Saturday, August 08, 2009

Can we get past our fear of change and come together to get this done?

While we're waiting for Kathie to get over her jet lag and show us some pics from walking the Western Highlands of Scotland, I'm going to throw myself into the healthcare reform debate. Having witnessed firsthand the inner workings of a Medicaid HMO, I can tell you that people are already making a LOT of money rationing healthcare.

So what got me going this morning? Like everyone else, I've been thinking about it for a while. On Facebook, I see several of my coworkers bashing Obama and his healthcare reform and I'm not clear on what their objections are. I love them all but - as women and mothers and nurses - how can they not want this system fixed? (Of course, that last assumes that the current proposal can fix this mess - a big assumption, I grant you.)

This morning, I found a link on Janet's kitties blog to a Washington Post editorial that makes sense to me. Here are the last two paragraphs from the editorial...

"Can there be anyone more two-faced than the Republican leaders who in one breath rail against the evils of government-run health care and in another propose a government-subsidized high-risk pool for people with chronic illness, government-subsidized community health centers for the uninsured, and opening up Medicare to people at age 55?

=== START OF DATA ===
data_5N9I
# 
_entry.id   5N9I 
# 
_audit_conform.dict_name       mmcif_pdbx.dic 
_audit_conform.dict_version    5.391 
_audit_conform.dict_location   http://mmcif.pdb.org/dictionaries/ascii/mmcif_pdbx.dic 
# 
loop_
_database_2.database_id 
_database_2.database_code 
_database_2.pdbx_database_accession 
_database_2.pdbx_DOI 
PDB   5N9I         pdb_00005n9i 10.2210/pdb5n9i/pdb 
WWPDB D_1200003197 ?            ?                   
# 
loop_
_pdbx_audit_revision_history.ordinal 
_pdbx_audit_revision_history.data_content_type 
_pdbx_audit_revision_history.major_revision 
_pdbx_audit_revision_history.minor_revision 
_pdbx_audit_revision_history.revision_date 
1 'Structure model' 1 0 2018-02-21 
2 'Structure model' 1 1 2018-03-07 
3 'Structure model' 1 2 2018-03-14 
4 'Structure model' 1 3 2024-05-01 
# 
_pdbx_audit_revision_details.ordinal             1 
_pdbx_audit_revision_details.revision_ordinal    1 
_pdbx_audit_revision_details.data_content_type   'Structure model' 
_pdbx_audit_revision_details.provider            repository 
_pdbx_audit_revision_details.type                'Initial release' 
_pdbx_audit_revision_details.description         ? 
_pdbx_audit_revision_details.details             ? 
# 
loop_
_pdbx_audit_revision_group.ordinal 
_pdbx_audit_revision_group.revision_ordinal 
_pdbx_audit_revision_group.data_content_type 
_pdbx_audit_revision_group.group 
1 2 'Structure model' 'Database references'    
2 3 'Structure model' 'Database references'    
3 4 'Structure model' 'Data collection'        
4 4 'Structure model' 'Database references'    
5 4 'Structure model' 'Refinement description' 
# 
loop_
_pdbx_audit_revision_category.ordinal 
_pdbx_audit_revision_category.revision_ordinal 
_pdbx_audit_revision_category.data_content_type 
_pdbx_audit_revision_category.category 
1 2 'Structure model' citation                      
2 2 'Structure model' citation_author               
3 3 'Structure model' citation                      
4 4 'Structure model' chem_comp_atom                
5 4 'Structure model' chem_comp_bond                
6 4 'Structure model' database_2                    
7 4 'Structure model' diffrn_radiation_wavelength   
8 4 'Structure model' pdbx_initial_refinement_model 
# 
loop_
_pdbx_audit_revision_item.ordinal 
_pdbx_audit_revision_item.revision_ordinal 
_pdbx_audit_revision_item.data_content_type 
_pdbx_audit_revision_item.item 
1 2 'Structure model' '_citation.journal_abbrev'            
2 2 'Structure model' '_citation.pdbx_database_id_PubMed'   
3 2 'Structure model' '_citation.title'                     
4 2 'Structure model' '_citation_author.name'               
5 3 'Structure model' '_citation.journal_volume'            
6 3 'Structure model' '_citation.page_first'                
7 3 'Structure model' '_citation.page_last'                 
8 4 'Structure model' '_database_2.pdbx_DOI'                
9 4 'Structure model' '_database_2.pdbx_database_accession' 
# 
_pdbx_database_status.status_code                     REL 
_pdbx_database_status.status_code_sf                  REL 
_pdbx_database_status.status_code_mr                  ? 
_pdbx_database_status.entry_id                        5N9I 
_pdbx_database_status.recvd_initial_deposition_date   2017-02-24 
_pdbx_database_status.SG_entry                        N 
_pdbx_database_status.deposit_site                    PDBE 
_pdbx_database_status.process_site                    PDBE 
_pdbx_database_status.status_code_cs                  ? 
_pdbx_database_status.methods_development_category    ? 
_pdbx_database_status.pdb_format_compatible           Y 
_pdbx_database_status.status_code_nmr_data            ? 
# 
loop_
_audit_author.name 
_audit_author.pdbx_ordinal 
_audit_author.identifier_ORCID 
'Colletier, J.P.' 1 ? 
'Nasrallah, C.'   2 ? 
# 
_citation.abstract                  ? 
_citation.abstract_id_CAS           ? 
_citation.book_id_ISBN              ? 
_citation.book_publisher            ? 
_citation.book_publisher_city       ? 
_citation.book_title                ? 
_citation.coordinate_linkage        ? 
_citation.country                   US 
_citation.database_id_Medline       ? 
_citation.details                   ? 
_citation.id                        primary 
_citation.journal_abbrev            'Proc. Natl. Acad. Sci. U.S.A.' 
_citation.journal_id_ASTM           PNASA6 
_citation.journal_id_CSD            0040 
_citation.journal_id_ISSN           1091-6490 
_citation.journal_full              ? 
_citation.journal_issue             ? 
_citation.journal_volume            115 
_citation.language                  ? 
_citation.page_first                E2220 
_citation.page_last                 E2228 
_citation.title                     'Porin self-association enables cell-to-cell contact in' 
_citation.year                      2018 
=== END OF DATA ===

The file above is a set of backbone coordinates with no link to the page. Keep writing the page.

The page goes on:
"Health reform is a test of whether this country can function once again as a civil society -- whether we can trust ourselves to embrace the big, important changes that require everyone to give up something in order to make everyone better off. Republican leaders are eager to see us fail that test. We need to show them that no matter how many lies they tell or how many scare tactics they concoct, Americans will come together and get this done."

OK, gloves off. I gotta go walk the mall.


Joan said...

We need to get above Democrats hating every thing Republicans stand for and the other way around. This country needs health care reform. Let's argue about the best way to do it, not whether it needs to be done or not. It is currently run by for profit insurance companies who don't want to include anyone who is sick. Does that make any sense? Lord have mercy.

Kappa no He said...

When I talk to my parents once a week they fill me in about all that's going on. I think if I were there my head would explode.

I have been going to dentist for over two months to get a lot of dental work done (I was afraid to go for many, many years). All my old mercury-laden fillings needed to be replaced, plus a few new cavities needed to be filled. The cost of the entire thing (all dental work, X-rays, tooth-colored fillings), all visits, probably came out to less that thirty bucks.

I have friends who won't return to the States because of the outrageous expenses. I so hope this gets fixed. It's crazy how people can't even agree on that.